Friday, August 1, 2008

Latina Book Review: Border-Line Personalities

Border-line Personalities proved to be a great read. Topics such as mother-daughter relationships, family secrets, being bilingual, ethnic pride and denial, raising kids, sexuality, love, and careers are all discussed by 20 different Latina writers. Although the viewpoints presented in this collection of essays are varied, there is a clear sense of some commonality among Latinos.

Several points hit home for me in this book. One of them, el qué dirán (the "what will they think/say") is so prevalent in the lives of Latinas; many of us are raised by a mami who warns us not to embarrass her, the family, and ourselves by "non-traditional" or "unacceptable" behaviors and decisions. This proves to be a source of internal conflict for Latinas who struggle to be true to their more modern and independent, American selves.

Another topic that emerged in these selections was that of labeling and stereotypes. Often, we are incorrectly called Spanish, when in fact some of us are immigrants from or descendants of Mexico, Cuba, Puerto Rico, Chile, Argentina, and all of the other Spanish-speaking countries that form Central and South America. Many of us are born in the United States. When I'm asked "what are you?" (yes, people do ask) I reply that I am American-born, and that my parents are Bolivian. I identify with both cultures. I speak Spanish, but I am not Spanish.

One of the essays reminded me of a disappointing conversation I suffered with my college roommate many years ago. She seemed to think I was a "good" Hispanic because I did not "act like one". I remember her saying something about "those people", and how I didn't look like them, or "talk fast" like them.

So what is this term Latina all about? For me, and the writers in Border-Line Personalities, it's a feeling, an outlook, an attitude, a way of life, a source of pride. Latinas relate to each other on another level because of the way we've been raised, the similarities in our different cultures, because of what is expected of us, and because of the way we're perceived in the greater picture of American life. Latinas continue to redefine themselves while also contributing positively to the forward movement of their families and their communities.

Want to read this book? I'll be glad to send it to you. Comment on this post by Monday, August 4, and mention if you are interested in receiving my well-kept copy. I will select a winner and mail the book to you.


Stella said...

Hi Cassy, I have just awarded you with the "Arte y Pico" award which recognizes blogs for their creativity and insipiration. There are more details in my blog. It is a great way to encourage each other. Congrats!

The Fearless Blog said...

Great Cassy

"She seemed to think I was a "good" Hispanic because I did not "act like one". I remember her saying something about "those people", and how I didn't look like them, or "talk fast" like them." --unfortunately if you are "different" --last name, skin color, nationality...someone may (because I refuse to generalize) have a preconceived notion of what you "should be" "should look like" or "should act like." But I think that's true of anyone who has little knowledge or experience. For example, a northerner may stereotype a southerner even though both share the same race, nationality and often times religious belief.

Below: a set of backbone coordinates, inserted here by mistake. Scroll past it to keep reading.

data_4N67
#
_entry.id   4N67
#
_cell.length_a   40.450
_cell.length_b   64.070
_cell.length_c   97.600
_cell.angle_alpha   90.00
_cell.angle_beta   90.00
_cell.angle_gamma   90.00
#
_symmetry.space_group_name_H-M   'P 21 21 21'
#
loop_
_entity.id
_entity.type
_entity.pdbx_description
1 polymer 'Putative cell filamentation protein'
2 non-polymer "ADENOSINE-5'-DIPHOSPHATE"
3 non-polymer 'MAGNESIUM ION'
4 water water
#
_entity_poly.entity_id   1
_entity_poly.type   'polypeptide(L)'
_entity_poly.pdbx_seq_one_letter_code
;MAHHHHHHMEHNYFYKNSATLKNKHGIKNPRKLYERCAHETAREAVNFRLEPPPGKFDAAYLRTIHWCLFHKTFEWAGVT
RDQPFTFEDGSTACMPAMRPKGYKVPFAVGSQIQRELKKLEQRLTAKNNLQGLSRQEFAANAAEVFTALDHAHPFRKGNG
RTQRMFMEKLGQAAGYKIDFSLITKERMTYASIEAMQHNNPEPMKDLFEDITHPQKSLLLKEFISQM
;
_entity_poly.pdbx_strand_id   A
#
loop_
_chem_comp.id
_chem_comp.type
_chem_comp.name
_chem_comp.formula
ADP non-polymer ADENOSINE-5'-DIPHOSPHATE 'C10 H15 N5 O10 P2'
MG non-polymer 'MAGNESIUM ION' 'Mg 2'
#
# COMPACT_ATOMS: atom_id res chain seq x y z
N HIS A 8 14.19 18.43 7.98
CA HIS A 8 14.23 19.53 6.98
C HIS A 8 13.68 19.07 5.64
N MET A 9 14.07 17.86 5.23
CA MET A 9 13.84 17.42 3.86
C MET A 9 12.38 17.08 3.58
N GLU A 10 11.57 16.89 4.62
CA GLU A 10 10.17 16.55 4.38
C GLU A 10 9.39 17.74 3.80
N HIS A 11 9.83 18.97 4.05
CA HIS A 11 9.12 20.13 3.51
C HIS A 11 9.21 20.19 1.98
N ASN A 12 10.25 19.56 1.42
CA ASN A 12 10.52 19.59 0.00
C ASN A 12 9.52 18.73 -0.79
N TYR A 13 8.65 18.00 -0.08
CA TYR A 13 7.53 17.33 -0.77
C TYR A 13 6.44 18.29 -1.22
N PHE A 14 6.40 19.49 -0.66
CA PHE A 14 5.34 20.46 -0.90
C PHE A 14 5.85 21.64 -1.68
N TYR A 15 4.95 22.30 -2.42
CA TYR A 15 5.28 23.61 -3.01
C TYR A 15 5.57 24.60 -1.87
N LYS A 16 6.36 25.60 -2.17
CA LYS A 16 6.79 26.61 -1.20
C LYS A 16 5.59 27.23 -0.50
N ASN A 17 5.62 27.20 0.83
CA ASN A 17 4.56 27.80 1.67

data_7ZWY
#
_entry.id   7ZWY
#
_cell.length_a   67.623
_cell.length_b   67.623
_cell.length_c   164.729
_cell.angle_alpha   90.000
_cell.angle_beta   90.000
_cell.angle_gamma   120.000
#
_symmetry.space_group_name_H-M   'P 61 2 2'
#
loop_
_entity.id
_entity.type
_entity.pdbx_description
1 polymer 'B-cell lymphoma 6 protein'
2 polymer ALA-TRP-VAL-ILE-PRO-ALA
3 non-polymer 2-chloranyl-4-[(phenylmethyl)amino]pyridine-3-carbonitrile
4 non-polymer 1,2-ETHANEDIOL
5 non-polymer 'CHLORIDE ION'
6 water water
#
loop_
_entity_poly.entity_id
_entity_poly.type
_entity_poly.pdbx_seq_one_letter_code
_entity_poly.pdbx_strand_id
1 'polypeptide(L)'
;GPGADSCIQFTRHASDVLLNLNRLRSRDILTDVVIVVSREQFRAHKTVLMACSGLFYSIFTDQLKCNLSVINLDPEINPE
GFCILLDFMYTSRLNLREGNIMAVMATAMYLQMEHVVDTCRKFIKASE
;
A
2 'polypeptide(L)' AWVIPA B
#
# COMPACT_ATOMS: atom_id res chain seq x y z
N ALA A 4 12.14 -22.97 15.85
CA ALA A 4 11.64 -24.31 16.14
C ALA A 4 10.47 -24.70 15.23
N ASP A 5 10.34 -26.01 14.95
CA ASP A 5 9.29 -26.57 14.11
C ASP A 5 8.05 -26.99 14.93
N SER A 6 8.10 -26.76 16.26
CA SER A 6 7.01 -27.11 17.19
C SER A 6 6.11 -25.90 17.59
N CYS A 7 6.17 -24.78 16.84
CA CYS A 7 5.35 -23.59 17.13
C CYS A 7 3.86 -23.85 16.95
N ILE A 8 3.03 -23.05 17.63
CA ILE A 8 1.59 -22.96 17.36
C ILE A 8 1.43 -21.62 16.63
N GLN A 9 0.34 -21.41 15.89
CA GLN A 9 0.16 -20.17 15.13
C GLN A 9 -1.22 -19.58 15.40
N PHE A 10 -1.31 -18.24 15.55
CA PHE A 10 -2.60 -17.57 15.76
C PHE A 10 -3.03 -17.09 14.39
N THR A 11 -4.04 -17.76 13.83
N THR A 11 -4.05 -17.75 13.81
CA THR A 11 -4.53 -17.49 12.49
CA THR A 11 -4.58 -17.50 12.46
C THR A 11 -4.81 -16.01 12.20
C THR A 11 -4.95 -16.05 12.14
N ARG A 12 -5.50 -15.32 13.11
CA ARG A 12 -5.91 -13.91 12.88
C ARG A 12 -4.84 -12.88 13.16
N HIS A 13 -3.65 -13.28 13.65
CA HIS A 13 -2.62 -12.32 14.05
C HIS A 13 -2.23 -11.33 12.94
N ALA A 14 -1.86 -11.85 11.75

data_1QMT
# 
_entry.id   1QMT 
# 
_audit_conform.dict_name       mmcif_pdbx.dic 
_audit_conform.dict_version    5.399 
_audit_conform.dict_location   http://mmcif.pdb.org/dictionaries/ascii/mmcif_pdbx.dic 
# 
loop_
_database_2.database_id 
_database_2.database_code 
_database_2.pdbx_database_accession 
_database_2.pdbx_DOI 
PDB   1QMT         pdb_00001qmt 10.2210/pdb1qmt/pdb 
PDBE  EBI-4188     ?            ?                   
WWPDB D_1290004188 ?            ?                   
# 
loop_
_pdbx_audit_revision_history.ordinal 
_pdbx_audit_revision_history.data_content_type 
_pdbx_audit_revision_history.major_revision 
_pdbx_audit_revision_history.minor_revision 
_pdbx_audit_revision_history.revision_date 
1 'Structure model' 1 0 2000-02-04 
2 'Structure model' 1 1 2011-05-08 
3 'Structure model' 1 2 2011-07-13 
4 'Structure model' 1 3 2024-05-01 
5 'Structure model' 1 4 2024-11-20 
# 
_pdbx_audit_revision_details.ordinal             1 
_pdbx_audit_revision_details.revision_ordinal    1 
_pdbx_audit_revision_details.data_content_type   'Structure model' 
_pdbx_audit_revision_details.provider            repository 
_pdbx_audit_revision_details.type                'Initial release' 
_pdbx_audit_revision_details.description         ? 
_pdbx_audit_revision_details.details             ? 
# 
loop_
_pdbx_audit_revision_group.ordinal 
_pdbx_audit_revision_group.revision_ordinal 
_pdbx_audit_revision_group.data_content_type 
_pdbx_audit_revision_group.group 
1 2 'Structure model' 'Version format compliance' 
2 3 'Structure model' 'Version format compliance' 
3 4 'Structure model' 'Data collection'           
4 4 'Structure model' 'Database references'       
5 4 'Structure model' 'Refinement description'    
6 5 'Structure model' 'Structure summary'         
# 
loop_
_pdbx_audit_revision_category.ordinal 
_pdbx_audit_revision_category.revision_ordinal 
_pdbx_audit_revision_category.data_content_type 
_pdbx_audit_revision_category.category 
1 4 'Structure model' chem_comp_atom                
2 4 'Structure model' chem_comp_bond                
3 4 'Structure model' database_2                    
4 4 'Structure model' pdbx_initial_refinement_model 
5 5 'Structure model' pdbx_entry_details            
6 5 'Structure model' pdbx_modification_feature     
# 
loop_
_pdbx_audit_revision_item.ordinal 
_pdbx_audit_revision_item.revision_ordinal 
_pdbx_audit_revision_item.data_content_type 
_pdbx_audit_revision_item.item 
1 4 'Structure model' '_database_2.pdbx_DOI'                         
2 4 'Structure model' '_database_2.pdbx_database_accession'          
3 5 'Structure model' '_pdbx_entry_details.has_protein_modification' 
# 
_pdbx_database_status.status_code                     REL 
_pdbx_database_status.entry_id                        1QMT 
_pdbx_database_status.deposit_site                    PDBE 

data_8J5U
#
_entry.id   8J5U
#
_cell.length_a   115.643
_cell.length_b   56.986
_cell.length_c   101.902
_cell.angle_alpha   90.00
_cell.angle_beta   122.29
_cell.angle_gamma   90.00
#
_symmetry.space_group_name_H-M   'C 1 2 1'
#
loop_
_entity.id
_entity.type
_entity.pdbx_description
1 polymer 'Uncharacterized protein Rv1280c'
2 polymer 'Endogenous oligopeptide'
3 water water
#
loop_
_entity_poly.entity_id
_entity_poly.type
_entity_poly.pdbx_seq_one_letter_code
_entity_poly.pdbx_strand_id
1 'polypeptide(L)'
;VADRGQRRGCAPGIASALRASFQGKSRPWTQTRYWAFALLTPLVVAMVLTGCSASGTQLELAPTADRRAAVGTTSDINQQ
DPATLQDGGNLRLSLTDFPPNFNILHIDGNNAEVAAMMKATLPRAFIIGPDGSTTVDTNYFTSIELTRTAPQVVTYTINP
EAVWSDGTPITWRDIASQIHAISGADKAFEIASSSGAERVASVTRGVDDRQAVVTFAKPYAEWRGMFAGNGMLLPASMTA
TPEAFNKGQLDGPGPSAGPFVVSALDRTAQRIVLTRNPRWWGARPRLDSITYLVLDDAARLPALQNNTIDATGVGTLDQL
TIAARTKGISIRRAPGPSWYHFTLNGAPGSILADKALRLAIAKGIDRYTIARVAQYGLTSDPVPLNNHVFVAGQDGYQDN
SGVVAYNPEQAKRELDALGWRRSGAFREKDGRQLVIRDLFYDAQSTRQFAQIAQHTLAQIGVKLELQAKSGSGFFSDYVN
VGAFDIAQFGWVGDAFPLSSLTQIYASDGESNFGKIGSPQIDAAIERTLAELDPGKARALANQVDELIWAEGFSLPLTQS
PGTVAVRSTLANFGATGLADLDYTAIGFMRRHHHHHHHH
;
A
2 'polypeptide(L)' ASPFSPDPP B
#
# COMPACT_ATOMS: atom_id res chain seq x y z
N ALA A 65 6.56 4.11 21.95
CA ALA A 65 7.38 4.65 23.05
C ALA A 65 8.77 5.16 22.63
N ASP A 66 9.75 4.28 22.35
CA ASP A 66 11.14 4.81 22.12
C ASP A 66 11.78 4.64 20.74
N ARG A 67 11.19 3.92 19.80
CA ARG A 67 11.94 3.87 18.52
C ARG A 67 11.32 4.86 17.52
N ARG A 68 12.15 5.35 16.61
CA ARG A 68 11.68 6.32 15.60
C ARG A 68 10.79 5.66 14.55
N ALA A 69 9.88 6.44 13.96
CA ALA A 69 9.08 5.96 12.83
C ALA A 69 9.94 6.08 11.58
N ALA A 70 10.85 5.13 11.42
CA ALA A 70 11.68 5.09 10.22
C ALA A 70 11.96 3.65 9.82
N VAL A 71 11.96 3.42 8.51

Funny but I am not sure I know how a "good Hispanic" acts. Heck...I am not sure I know what good means. Good is such a vague word that means something different for everyone. In the end, I don't think its a race or ethnic issue. Sometimes, anything that is foreign or unusual in some way creates a sense of imbalance. My point--perhaps because I am surrounded by such a diverse group of people literally from all over the world, from countries I never knew existed, these assertions don't bother me. I see them as a challenge, an opportunity to educate.

Great post...and as always a pleasure to read.

Fran said...

At the moment my "to be read" pile is higher than I like. I need to hop to it but haven't been reading lately. I seem to be distracted. However, I do like the bit of competition you added to your blog by giving away a prize, the book. Great way to share and connect with others.

Suzanne Mateus said...

Hi Cassy,
Your blog has inspired me to develop mine some more. I noticed you are interested in Latina writers. My sister has recently got her first book published, Las Ninas. Its about our childhood growing up in the USA with Mexican immigrant parents.

You posted a comment on my blog months ago. I had been meaning to come back to yours and this time around I noticed all the different links and interests, all of which inspired me. Congratulations on your award mujer!!!

My sis's website to learn more about her book:

Suzanne Mateus